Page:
Under the proposed rule, each subject institution would be required to submit to the DFS by April 15th of each year a certification duly executed by its chief compliance officer or functional equivalent that, to the best of his or her knowledge, the institution’s transaction monitoring and filtering program complied with all the requirements of the regulation.  This certification requirement is reminiscent of those under the Sarbanes-Oxley Act and the Volcker Rule.  Unlike the Volcker Rule, however, the proposed DFS certification goes to actual compliance with the regulation’s requirements, not the existence of a program that is "reasonably designed" to achieve compliance.  The "reasonably designed" formulation in the final Volcker regulations responded to industry concerns about the collateral effects of requiring certification that compliance had actually been achieved, given the breadth of the Volcker Rule’s requirements – a breadth that is certainly analogous to New York’s proposal.

In addition, DFS states that "false or incorrect" certifications could lead to criminal penalties.  Although the proposed rule is silent on the state of mind necessary for such criminal penalties, Section 672 of the Banking Law, which is cited as legal authority for aspects of the proposed rule, and which imposes criminal penalties for the making of false entries in bank books, requires an intent to deceive.  Presumably, the DFS would see itself acting within the authority of Section 672 and therefore imposing a state of mind requirement, but that is not clear on the face of the proposal.


If the overall objective of the proposed DFS rule is for regulated institutions to develop and implement effective risk-based measures that are reasonably designed to detect and prevent money laundering and terrorist financing, the certification component could prove to be counterproductive.  As many recent high-profile BSA/AML/OFAC enforcement actions demonstrate, compliance officers do not operate in a vacuum and do not have unfettered control over the resources (personnel and technology) that support the institution’s program or the customer risk assumed by the business.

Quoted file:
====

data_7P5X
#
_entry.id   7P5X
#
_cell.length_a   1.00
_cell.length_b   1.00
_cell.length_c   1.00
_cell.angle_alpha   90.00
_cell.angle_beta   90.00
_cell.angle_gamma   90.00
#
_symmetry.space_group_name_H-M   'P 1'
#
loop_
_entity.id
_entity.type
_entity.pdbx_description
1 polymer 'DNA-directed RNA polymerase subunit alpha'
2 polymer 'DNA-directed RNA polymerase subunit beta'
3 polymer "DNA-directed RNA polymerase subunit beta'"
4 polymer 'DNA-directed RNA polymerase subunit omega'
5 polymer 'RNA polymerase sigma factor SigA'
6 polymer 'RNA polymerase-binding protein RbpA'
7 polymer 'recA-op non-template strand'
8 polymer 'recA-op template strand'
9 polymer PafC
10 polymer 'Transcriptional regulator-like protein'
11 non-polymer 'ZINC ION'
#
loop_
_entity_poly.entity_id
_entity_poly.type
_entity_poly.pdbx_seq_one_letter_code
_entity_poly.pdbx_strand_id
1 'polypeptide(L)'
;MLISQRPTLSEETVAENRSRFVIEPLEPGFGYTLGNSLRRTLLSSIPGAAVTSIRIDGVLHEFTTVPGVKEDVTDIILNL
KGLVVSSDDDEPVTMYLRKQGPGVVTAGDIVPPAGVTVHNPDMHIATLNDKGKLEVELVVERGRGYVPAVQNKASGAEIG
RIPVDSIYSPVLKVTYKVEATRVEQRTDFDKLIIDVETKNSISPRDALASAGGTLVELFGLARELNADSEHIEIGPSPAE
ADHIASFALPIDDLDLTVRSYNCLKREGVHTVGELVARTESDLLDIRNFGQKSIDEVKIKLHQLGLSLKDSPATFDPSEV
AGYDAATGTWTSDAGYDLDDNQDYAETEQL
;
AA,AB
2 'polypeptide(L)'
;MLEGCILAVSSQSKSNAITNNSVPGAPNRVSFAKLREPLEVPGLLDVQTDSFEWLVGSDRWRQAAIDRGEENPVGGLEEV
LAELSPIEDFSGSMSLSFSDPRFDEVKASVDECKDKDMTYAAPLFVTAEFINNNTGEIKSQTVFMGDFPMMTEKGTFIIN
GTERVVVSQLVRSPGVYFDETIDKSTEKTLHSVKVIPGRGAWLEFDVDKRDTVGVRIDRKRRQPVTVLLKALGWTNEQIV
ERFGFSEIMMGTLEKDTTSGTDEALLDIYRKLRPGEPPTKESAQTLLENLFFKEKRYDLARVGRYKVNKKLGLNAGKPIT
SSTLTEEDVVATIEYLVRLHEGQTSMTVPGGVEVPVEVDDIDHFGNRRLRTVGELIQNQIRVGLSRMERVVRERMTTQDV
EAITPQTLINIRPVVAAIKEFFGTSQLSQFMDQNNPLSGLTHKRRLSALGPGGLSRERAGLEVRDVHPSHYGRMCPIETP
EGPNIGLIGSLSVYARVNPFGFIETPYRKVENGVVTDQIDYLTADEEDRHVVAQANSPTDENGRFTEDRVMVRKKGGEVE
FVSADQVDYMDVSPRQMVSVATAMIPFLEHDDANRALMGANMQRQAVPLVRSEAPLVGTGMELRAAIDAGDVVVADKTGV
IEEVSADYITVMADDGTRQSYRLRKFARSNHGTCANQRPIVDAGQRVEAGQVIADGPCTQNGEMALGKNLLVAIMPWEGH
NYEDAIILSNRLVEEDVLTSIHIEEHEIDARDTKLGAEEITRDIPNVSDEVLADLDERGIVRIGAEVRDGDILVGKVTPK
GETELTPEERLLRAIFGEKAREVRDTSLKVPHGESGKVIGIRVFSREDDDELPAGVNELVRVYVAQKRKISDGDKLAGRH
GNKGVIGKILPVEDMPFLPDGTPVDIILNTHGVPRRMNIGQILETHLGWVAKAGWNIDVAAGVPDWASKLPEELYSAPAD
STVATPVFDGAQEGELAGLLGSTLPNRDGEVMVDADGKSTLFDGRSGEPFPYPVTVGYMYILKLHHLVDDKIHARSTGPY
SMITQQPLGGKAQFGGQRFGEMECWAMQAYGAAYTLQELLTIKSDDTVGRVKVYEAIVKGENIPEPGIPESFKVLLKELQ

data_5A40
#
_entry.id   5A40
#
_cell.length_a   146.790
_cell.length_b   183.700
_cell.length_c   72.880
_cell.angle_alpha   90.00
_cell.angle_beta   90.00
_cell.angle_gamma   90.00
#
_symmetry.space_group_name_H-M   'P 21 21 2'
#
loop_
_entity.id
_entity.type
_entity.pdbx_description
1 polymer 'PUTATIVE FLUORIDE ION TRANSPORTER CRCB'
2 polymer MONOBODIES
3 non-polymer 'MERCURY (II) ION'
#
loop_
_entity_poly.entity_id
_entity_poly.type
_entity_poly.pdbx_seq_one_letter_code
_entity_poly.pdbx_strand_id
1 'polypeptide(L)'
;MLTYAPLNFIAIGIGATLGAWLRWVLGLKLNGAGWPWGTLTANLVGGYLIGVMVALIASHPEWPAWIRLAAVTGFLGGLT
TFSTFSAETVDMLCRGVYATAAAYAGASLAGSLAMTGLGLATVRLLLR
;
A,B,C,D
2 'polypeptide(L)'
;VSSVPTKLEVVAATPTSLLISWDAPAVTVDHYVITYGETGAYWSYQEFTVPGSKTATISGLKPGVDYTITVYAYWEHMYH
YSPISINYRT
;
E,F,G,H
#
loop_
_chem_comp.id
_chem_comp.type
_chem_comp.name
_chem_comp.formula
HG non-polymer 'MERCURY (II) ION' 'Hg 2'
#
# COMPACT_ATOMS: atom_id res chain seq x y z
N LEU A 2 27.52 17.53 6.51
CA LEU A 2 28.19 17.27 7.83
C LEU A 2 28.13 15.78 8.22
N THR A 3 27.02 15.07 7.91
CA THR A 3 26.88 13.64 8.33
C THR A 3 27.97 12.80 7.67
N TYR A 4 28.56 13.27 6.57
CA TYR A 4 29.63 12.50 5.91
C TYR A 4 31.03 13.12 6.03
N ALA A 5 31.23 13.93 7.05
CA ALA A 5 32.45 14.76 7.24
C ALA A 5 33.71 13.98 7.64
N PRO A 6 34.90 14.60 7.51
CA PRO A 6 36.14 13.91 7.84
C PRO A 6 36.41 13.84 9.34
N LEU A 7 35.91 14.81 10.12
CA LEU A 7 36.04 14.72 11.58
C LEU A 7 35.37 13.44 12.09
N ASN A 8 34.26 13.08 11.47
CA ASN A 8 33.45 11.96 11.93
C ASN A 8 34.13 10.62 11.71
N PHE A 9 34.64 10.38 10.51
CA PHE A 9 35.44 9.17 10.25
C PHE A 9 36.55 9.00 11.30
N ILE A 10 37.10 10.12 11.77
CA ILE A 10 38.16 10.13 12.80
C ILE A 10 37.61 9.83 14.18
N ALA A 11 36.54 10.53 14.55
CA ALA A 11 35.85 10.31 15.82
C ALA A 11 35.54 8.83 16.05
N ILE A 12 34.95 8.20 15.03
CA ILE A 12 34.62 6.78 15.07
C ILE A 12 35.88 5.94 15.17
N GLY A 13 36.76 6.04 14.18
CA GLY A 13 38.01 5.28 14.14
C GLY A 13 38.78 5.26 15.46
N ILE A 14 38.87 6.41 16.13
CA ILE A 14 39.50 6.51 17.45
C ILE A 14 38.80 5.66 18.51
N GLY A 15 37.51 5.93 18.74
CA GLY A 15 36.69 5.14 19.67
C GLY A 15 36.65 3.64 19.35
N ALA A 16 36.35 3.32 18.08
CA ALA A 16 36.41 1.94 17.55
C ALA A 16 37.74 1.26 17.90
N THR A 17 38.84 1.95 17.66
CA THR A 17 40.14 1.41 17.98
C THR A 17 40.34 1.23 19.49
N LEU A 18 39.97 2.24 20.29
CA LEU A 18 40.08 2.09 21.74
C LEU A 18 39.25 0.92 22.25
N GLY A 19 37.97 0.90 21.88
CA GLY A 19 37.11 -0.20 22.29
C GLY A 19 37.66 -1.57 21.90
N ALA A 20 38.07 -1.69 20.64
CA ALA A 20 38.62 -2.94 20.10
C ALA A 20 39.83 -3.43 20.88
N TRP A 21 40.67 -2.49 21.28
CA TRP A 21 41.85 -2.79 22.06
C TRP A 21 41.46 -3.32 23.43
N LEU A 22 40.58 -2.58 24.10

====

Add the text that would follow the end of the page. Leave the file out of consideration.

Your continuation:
Instead of helping compliance officers do a better job, the certification requirement proposed by DFS could drive many dedicated and competent compliance professionals away from New York financial institutions or to non-compliance positions.  In the current regulatory environment, the rewards are small for compliance officers in comparison to the pressures and risks.  Tension is already running very high among compliance professionals in the wake of the assessment of a civil money penalty by the Financial Crimes Enforcement Network against the former compliance officer of MoneyGram, the FINRA penalties assessed against BSA/AML officers of securities broker-dealers, and the September 2015 memorandum issued by Deputy Attorney General Sally Yates regarding individual accountability in cases of corporate wrongdoing.


[1]  New York Register, Department of Financial Services, Proposed Rule Making, Regulating Transaction Monitoring and Filtering Systems Maintained by Banks, Check Cashers and Money Transmitters, I.D. No. DFS-50-15-00004-P (Dec. 16, 2015), at 9.

[2] Press Release, Governor Cuomo Announces Anti-Terrorism Regulation Requiring Senior Financial Executives To Certify Effectiveness of Anti-Money Laundering Systems, New York Department of Financial Services (Dec. 1, 2015), available at; New York Department of Financial Services Superintendent’s Regulations, Banking Division Transaction Monitoring and Filtering Program Requirements and Certifications (Dec. 1, 2015), available at:

[3] Superintendent Benjamin M. Lawsky’s Remarks at Columbia Law School, Financial Federalism: The Catalytic Role of State Regulators in a Post-Financial Crisis World (Feb. 25, 2015), available at  

[4] DFS has for some time placed significance on individual responsibility, including its June 2014 settlement with the French bank BNP Paribas, which required the bank’s Chief Operating Officer, Senior Advisor and Head of Compliance, and Head of Ethics and Compliance for North America, among others, to step down. 

Gibson, Dunn & Crutcher’s lawyers are available to assist in addressing any questions you may have regarding these developments.  Please contact the Gibson Dunn lawyer with whom you usually work, or the authors:

Amy G. Rudnick – Washington, D.C. (+1 202-955-8210, [email protected])
Judith A. Lee – Washington, D.C. (+1 202-887-3591, [email protected])
Arthur S. Long – New York (+1 212-351-2426, [email protected])
Linda Noonan - Washington, D.C. (+1 202 887 3595, [email protected])
Adam M. Smith – Washington, D.C. (+1 202-887-3547, [email protected])
David A. Wolber – Washington, D.C. (+1 202-887-3727, [email protected])
Stephanie L. Connor – Washington, D.C. (+1 202-955-8586, [email protected])